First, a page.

@melimulhol , https://www.linkedin.com/in/melissa-mulholland/

 As the cloud continues to disrupt traditional IT service pricing, partners need to explore a variety of pricing models to increase predictable, recurring revenue, margins, and profitability.

In my last blog, The Win-Win of Value-based Pricing Strategies, I touched on six different pricing models. None are a silver bullet for all partners, but value-based pricing is quickly gaining traction in the market and worth a closer look for its promise of persistent, long-term revenue growth.

Value-based pricing focuses on the customer’s perception of the value of the service, not on service costs. You’ll still need to establish your baseline, your costs to deliver the service, but the rationale for pricing is not tied to your costs. In fact, it’s rarely productive to get into a discussion of your costs. Instead, you need to focus on the customer value.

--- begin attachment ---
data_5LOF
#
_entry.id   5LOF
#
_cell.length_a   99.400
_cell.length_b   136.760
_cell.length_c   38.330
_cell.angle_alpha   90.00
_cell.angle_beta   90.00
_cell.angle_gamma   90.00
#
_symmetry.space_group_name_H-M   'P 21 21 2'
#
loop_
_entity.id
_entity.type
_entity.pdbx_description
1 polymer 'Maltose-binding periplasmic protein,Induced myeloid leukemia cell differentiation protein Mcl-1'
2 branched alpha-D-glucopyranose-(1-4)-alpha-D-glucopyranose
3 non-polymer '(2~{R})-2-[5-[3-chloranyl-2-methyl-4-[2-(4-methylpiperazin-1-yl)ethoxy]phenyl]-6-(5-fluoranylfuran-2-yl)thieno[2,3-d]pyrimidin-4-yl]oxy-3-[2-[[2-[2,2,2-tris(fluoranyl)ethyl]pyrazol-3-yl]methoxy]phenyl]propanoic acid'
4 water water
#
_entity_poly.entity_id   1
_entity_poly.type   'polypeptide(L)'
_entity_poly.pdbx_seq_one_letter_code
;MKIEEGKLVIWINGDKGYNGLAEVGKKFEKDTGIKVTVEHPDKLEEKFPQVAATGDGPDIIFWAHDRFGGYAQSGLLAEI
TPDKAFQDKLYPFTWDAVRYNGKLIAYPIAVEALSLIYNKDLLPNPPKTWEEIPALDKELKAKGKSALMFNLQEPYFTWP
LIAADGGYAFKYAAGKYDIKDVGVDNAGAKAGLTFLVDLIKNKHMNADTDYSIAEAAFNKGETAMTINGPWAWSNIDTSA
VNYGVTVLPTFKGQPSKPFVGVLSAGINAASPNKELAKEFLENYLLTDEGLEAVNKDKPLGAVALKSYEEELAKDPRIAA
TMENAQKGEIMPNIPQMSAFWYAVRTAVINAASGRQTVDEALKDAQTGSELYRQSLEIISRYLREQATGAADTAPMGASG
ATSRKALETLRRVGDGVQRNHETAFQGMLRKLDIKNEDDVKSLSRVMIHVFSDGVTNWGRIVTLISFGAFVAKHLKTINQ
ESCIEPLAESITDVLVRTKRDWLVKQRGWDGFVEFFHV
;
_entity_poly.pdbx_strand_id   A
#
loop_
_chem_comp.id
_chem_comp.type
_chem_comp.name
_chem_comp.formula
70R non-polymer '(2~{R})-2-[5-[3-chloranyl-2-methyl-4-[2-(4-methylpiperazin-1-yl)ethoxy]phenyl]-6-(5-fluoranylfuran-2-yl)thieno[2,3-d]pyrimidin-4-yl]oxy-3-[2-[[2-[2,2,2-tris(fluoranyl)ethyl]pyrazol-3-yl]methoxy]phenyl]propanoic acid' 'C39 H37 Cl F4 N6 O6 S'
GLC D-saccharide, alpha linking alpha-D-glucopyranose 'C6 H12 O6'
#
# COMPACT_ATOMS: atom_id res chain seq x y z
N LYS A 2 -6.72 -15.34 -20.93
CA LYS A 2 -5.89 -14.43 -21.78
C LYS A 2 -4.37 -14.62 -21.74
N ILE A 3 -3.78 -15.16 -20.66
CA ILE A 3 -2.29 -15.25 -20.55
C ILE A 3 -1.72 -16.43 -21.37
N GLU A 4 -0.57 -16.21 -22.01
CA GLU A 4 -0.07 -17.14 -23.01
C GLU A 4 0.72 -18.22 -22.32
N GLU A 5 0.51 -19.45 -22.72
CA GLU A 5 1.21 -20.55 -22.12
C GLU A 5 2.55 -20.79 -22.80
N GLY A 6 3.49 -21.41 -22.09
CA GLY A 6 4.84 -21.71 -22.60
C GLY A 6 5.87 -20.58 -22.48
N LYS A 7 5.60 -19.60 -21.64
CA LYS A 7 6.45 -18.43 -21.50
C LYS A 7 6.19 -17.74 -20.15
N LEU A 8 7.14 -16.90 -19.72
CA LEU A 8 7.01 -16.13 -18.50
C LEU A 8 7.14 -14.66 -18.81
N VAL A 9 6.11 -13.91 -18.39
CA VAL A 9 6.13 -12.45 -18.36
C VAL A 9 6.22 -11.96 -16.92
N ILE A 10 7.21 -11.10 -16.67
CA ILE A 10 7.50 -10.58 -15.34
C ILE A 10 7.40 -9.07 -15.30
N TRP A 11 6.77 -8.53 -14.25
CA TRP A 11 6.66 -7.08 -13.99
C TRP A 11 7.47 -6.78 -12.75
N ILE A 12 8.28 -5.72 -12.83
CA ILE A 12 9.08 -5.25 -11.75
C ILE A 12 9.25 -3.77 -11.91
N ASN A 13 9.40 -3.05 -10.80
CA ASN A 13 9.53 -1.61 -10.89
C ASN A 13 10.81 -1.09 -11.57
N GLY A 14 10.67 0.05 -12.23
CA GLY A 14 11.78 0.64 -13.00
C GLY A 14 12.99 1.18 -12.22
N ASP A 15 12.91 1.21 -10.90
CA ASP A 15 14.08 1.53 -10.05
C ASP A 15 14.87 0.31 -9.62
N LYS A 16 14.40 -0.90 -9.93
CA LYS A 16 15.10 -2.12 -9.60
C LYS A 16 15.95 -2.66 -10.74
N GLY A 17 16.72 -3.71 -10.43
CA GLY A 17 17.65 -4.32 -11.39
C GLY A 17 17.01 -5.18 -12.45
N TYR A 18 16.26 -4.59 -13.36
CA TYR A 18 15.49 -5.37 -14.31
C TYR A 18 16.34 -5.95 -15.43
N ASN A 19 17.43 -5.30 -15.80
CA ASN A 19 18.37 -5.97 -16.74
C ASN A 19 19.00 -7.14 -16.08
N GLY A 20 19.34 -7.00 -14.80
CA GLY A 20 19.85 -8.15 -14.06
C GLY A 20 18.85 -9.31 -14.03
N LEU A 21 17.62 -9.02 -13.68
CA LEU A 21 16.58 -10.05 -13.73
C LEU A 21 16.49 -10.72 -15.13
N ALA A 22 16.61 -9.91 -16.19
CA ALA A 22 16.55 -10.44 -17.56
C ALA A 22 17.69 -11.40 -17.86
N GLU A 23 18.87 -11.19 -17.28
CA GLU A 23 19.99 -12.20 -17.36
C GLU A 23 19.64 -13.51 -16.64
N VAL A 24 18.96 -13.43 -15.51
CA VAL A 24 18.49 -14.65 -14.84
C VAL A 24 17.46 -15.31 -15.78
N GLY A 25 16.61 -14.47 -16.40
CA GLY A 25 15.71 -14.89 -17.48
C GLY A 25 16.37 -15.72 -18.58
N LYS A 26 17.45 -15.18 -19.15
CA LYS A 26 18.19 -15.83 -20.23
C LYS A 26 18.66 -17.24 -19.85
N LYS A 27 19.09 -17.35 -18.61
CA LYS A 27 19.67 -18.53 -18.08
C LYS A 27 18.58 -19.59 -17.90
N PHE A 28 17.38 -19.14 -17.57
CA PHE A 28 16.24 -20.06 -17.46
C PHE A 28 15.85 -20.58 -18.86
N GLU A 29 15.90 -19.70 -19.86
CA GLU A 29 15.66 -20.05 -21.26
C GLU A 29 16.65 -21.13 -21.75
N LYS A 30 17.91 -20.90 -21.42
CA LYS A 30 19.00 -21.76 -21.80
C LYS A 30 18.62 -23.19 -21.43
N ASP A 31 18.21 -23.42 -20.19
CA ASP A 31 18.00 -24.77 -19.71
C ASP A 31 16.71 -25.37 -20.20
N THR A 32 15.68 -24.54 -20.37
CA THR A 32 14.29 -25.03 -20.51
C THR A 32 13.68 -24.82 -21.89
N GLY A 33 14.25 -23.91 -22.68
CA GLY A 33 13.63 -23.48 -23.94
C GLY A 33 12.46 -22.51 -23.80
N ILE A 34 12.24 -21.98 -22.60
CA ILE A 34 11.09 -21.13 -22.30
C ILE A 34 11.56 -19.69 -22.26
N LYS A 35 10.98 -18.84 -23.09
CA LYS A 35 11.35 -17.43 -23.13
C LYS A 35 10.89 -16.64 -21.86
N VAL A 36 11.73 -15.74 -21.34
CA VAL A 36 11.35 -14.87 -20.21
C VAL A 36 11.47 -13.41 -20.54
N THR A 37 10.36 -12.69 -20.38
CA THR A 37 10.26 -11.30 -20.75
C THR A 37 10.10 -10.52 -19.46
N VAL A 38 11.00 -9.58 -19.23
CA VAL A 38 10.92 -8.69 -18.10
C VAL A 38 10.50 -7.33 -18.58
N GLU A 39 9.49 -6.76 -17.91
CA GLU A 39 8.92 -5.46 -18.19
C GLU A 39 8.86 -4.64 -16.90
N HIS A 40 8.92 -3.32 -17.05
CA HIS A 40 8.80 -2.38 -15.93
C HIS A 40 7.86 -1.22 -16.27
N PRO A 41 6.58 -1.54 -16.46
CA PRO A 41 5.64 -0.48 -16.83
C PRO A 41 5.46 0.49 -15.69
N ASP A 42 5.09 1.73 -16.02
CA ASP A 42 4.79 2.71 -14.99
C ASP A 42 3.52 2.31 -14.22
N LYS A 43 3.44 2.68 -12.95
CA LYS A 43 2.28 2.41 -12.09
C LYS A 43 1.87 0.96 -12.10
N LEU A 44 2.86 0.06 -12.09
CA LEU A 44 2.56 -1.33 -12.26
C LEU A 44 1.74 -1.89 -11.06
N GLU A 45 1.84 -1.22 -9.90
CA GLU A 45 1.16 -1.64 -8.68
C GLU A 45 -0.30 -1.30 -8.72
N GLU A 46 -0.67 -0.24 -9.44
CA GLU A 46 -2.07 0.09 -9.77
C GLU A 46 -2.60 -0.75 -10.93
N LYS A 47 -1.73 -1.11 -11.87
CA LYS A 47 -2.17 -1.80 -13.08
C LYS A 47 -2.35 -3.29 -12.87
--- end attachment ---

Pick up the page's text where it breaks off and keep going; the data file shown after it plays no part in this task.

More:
Establishing Value

This discussion is about how the customer perceives the value of what you can offer. You know intrinsically the value of your organization. It’s the in-person services you provide; the intellectual property that gets bundled with your services; and how you charge for your services and IP.

Yes, your pricing is part of your value. The price you set should further customer relationships and create long-term value. It requires gaining visibility into the customer organization and understanding of the TCO (total cost of ownership) and ROI (return on investment) of the service from the customer perspective. It flips the model from your requirements as the IT service provider to the customer’s requirements and relies on you to build service configurations that maximize their business outcomes.

Understanding Customer Perception

How does the customer perceive value? There are a number of factors:

  • The cost of owning, implementing and managing the service themselves.
  • The cost of competing services.
  • The functional utility and benefits associated with the features of the service.
  • The perception of the value of your company and brand.
  • Situational value – time horizons, internal resources and capabilities, and the problem the solution addresses can affect value perception.

Don’t Paint Yourself into a Pricing Corner